Dallas diners expect...They are very interested in service. When I opened Cadot, I put a lot of my personality in it and I bring diners to another dimension. I come visit the tables. My niche is not necessarily a 5-star restaurant. I want people to feel comfortable, to relax, to enjoy the experience.
I've been here in Dallas for 20 or more years. I have customers who travel the world who were telling me, "We love your restaurant. We were in France and had onion soup and coq au vin and yours is better."
A cuisine with this experience was missing. With all the restaurants in DFW, there are not many like us. We are becoming a neighborhood and a destination restaurant. You have to look at the whole picture. They bring friends. They come back.
It's teamwork. I have a good staff. You can build a house in three months or you can build a house in three years, depending how strong you build the foundation. You can't build Paris in a day.
I do chicken wings and sliders for happy hour. I do Dover sole at $43. Truffles at $150. You have to give what customers want. Pizza and hamburgers at bar. Truffle and fois gras in the restaurant. One day a customer comes in for a burger and the next day for lobster.
Our clientele is so diversified, from all different countries. Some nights we have so many Italians. Others more Canadians or Asians. It's fun, you know? I've never had this feeling before.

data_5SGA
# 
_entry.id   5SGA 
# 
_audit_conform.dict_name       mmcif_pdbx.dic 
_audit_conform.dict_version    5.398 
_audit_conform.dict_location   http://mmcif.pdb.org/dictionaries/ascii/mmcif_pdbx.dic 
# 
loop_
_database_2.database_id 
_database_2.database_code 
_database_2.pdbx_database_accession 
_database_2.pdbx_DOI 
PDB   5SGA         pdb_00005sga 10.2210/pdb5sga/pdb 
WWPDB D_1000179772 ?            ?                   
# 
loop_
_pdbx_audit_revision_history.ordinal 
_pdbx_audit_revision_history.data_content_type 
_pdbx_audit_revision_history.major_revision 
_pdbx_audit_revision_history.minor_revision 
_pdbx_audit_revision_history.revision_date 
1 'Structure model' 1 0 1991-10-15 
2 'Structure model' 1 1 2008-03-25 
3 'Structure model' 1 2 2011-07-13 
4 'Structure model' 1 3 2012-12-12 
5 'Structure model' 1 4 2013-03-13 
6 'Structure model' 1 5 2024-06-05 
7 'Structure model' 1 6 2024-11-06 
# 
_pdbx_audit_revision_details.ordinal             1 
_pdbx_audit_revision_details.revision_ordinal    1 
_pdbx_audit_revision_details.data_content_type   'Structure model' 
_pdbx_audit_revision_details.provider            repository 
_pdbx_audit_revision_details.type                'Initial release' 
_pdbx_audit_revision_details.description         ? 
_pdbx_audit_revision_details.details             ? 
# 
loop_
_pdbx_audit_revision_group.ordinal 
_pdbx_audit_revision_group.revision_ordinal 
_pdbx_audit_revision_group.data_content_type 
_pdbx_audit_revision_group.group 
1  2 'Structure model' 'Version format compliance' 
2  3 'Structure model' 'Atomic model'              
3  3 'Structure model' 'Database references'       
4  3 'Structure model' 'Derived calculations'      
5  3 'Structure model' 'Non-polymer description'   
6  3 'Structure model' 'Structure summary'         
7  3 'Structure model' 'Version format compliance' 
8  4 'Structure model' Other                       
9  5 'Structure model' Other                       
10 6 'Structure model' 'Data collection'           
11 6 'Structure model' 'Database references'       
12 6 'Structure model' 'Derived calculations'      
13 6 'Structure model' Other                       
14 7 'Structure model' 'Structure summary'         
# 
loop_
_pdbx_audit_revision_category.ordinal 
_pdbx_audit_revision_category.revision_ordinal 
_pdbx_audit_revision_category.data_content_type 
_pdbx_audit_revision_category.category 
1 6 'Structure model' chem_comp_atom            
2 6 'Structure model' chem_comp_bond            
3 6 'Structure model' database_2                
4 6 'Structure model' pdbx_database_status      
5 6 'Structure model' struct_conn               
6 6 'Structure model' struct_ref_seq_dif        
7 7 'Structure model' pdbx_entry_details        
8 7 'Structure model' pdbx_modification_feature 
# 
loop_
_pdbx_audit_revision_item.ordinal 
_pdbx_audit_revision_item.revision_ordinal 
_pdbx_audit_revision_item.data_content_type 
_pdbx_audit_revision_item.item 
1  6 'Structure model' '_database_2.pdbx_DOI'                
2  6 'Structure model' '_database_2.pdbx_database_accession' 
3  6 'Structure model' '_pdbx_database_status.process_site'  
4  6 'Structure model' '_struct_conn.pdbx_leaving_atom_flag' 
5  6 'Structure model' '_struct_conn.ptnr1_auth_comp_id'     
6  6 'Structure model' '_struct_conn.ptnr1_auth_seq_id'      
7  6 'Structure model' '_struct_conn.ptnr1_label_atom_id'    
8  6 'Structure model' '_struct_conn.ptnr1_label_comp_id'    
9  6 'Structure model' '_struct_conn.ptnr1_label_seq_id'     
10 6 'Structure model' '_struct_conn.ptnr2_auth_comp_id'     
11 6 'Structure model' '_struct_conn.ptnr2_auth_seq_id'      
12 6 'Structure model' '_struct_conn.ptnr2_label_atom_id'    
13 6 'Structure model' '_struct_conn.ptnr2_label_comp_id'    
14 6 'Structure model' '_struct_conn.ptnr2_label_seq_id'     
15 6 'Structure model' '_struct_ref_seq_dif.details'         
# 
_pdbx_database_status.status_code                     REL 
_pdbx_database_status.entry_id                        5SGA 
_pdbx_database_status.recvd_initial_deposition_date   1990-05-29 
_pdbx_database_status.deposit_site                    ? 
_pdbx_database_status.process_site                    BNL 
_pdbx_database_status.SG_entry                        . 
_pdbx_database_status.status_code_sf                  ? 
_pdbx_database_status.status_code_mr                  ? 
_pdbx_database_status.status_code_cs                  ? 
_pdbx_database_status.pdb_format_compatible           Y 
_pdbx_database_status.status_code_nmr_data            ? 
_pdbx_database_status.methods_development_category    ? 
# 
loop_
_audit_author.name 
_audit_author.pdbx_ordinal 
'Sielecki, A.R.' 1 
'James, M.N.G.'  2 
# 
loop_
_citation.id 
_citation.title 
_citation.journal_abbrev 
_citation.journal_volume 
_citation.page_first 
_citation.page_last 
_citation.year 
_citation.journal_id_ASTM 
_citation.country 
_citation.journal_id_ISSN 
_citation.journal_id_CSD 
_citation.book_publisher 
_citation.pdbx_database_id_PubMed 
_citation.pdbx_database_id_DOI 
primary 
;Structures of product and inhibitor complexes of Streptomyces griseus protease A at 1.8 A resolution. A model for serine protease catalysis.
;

I could have a better notoriety and review if I was more south. I would be more recognized. But I live in Plano and have teenagers. We live and work in a five-mile radius. Living on top of a restaurant for 15 years in Europe, in the morning, I could just go downstairs and get croissant and chocolate.
The changes I'd like to see in the Dallas dining scene are... a different rating system. I don't know if we need to put stars or what. But we are trying very hard to do something and what we're doing now doesn't make any sense. You can have a four-star restaurant with a bad review or a three-star restaurant with a good one. We need to find a way because it's very frustrating now for customers and chefs. It would make a big difference if we had different categories for privately owned restaurants and chain restaurants. I just don't look at [the ratings], I just focus on what I do best. My stars are the customers. You fill the restaurant and pay the bills.
In the future...It's hard to tell. You know what you have today. But in 10 or 20 years things change. I'd like to smell the flowers. The future is scary. I love what I do. But I get burned out. You see what we're doing to the planet. It's very hard to predict today. I'd like to enjoy and relax after putting the kids in college. So 10 or 15 years from now? I don't know. I just opened this restaurant and people are already asking me about the next one. And I say, "Let me do this one right first."
Get the Dining Newsletter
The week's top local food news and events, plus interviews with chefs and restaurant owners, dining tips, and a peek at our print review.